10. It doesn’t seem to be the most popular interpretation, but for my money, the best Joker is always about a strong artistic logic.

    Behind the colours and noise there should always be a unifying logic tying everything together, as opposed to random “insanity.”

    Characteristic of a lot of the best interpretations, I think, is probably the recognition that the “genius” and “madman” of the Joker aren’t necessarily two autonomous qualities. Sometimes people tend to forget that the most common mental illnesses are built on their own logic. (Ie; OCD)

    In a lot of ways I think the best of the Joker is yet to come, but that’s probably a testament to the longevity of the character, more than a slight to fantastic and fun stuff like the animated series, and Long Halloween.

  11. I see what you’re saying Mike, but I think that what you do has to make sense to the Joker himself, but seem random to all others. It’s a thin line. But I don’t think the ideas are mututally exclusive.

  12. “I see what you’re saying Mike, but I think that what you do has to make sense to the Joker himself, but seem random to all others. It’s a thin line. But I don’t think the ideas are mututally exclusive.”

    Oh, for sure! I refer to it as an artistic logic, because it’s definitely not about being obvious to everyone else.

    I think that’s why the arc logic of the shifting super-personas that Morrison uses is so successful. It’s admirable to put some context on the history and the broader canvas, even if it’s acknowledging the weaknesses, just a tad.

    Leading a marching band down mainstreet, shooting tourists, and announcing the benefits of giant-sized typewriters is still silly, but that extra layer of motivation helps the medicine go down.

    I also think it’s crucial to the Batman/Joker relationship, because without that underlying intelligence and motivation, Batman’s personal jurisdiction is less relevant.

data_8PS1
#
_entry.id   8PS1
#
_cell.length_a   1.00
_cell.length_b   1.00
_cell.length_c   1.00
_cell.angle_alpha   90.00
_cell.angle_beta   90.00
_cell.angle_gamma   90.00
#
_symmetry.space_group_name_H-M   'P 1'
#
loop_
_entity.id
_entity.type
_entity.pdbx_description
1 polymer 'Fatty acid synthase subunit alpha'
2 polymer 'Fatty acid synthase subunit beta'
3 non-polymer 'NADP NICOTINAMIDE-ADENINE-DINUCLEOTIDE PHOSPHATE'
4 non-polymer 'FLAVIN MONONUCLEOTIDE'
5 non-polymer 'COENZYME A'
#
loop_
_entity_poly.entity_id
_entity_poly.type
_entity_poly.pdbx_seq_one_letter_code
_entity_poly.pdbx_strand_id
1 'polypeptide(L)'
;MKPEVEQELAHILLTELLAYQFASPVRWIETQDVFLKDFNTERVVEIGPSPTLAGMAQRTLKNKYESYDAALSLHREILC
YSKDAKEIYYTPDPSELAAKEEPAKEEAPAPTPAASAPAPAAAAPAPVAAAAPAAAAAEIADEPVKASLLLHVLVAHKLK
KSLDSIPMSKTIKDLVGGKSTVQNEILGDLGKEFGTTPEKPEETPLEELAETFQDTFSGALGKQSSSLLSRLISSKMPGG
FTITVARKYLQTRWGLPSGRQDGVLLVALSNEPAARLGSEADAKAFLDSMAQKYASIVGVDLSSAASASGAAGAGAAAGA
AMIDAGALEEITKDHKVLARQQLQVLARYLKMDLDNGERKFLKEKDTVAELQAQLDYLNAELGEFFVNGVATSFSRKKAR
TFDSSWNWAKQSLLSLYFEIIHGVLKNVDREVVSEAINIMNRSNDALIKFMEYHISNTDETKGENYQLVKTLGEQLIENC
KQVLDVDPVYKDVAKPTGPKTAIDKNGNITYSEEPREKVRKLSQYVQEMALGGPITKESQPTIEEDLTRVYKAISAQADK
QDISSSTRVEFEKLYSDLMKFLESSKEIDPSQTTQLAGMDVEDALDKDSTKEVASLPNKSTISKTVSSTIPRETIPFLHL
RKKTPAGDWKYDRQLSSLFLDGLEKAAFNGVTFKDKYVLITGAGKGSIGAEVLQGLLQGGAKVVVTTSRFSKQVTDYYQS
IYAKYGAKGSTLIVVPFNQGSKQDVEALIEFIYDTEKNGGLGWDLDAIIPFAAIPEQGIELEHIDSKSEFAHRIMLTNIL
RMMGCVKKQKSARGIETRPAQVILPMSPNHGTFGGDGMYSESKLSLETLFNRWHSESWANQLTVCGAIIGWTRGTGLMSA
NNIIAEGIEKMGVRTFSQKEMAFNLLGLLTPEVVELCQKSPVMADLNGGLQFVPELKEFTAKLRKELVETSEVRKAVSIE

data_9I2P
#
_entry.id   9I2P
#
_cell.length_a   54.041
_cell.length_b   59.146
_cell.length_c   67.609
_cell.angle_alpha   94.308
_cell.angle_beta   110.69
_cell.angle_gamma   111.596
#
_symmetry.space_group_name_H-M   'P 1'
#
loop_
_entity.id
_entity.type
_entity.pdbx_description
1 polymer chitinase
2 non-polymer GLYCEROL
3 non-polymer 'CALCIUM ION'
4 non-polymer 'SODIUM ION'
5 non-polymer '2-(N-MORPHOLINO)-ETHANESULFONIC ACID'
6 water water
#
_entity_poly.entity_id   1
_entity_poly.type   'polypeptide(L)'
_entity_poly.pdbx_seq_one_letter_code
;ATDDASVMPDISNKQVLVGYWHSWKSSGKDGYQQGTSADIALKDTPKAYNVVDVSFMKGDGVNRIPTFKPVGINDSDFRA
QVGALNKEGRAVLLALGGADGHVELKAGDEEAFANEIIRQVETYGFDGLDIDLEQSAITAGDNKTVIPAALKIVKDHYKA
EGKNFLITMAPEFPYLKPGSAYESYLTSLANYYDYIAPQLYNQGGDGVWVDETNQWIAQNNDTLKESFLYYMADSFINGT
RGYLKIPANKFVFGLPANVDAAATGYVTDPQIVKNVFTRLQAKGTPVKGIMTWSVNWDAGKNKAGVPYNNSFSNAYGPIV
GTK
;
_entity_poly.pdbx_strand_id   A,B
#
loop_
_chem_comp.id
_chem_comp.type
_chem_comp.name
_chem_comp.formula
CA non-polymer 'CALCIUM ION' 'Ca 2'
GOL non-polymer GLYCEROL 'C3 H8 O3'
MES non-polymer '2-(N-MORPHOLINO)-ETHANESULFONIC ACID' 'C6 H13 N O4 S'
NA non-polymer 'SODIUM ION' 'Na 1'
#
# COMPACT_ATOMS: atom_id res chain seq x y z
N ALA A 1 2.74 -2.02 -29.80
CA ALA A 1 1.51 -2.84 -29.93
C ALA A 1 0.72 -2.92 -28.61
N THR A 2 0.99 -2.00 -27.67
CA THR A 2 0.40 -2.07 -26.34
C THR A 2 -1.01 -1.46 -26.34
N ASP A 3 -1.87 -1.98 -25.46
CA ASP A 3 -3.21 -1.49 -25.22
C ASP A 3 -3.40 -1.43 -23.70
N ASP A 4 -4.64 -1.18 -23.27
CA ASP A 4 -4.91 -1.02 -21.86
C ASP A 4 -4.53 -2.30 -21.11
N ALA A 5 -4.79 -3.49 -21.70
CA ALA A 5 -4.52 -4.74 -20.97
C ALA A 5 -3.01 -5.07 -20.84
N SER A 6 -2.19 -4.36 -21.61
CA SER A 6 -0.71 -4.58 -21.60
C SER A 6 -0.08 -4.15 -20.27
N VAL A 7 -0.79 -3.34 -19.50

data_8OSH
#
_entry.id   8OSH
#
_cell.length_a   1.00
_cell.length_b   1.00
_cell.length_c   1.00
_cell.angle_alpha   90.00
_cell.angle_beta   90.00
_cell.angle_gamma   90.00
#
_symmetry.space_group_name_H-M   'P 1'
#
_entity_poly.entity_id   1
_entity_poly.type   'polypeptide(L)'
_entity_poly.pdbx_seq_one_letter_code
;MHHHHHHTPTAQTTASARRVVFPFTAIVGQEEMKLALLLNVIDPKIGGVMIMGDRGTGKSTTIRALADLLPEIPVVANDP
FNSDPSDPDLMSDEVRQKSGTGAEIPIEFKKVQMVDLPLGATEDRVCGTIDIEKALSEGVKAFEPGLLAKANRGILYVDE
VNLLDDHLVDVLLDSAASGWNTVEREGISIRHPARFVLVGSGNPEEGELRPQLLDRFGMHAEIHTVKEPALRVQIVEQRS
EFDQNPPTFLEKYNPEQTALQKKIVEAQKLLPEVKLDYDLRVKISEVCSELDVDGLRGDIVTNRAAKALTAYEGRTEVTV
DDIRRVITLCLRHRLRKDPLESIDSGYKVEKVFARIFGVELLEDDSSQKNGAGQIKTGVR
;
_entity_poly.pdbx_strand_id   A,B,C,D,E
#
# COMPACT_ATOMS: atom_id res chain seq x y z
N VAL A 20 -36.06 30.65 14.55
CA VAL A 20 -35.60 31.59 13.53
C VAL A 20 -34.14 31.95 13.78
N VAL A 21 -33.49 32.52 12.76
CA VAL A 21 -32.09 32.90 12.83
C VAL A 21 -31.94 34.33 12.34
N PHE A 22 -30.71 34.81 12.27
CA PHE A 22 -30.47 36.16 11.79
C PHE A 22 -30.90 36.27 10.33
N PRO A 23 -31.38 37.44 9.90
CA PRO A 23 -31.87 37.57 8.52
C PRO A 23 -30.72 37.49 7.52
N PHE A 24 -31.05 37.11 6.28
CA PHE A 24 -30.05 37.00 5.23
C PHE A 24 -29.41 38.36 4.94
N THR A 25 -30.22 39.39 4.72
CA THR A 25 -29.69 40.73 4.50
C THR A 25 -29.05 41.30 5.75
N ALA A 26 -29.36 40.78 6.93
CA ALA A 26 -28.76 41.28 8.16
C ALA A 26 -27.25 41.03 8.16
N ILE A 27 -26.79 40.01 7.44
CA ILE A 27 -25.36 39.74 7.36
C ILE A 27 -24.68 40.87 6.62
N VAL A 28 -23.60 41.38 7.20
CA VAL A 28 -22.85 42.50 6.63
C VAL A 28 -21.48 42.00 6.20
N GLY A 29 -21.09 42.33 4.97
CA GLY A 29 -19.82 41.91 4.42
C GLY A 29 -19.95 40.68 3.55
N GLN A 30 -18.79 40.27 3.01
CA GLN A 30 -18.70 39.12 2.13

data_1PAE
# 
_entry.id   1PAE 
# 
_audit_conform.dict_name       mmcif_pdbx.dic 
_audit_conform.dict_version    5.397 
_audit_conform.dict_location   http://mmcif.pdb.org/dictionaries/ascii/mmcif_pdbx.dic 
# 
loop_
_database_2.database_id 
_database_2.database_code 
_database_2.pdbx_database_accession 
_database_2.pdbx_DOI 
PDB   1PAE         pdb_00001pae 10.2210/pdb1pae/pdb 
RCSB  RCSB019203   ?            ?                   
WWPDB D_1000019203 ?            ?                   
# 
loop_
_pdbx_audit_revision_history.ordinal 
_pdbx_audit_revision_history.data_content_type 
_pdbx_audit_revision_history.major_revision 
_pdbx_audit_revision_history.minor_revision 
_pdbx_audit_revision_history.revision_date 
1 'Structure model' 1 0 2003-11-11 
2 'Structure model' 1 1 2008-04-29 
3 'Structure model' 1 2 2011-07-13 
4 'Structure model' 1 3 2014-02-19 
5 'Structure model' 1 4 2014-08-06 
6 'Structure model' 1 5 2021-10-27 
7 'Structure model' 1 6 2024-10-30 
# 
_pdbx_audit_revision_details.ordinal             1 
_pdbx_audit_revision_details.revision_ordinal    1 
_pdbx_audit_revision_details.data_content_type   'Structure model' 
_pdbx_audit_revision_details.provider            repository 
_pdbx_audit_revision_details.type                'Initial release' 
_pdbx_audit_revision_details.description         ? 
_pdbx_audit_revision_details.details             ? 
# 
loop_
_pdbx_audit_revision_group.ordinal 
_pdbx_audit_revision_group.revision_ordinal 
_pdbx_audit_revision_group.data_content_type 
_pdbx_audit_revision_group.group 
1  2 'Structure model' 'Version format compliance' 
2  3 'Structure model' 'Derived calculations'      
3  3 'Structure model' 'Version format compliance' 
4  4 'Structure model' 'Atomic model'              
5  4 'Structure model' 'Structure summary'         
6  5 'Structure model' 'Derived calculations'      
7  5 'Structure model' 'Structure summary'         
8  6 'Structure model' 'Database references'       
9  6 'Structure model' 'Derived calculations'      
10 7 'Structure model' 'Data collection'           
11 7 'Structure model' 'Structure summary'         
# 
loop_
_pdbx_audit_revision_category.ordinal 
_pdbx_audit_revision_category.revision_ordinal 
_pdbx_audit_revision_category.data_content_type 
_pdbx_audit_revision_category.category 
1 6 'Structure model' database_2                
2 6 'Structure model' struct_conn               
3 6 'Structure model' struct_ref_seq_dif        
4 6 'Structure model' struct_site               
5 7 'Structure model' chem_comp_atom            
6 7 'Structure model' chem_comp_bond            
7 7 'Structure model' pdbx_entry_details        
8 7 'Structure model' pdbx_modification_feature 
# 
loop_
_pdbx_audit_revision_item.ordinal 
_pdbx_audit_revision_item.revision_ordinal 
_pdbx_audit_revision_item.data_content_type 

You can spin the ‘you made me’ version any number of ways (as broad and removed from the Moore origin as the argument of escalation), but at the end of the day I think the page needs to represent the reason for their relationship on that grounded level.

  13. Batman Confidential’s joker origin story was fantastic! Now, I have yet to read the killing joke, so i’m not comparing it to the killing joke or taking the killing joke into context in any way. The story has been great and the art has been incredible. If you like the Joker check out the lst 4 issues of Batman Confidential.

    Also, thank you Josh for this link. Very informative and interesting. The picture of the Joker from the upcoming batman movie is super creepy and has gotten me very excited to see it when it comes out.

  14. One of the great things about Joker is the way he always knows things he shouldn’t

    I was reminded of this in the Haloween Special, where he can see Deadman or whoever it is in his ethereal form, the way he was the only non deity who could remember all the DC/Marvel Crossovers.

    Rather than the occasional moment of deja vu he knows exactly what’s going on, and even learns from one crossover to the next; particularly useful considering that his opponents (usually spiderman) got their memories wiped of the Crossovers each time they happened, and so always have no idea who he is, giving him the advantage. This is part of Morrison

  15. How do we feel about Scarecrow? Or Two-Face? Or Poison Ivy?

    Perhaps a vidcast on the psychology of Bat-villains?…

  16. I’m with Mike, I’d love a vidcast about Bat-villains. I really like Two-Face as a villain, unfortunately though my introduction to the character was Tommy Lee Jones’ shambolic performance in the movie. Urgh!

    I’ve since recovered and found the proper way the character should be from the comics and think he’s fantastic. Can’t wait to see what Nolan and Aaron Eckhart do with the character in TDK.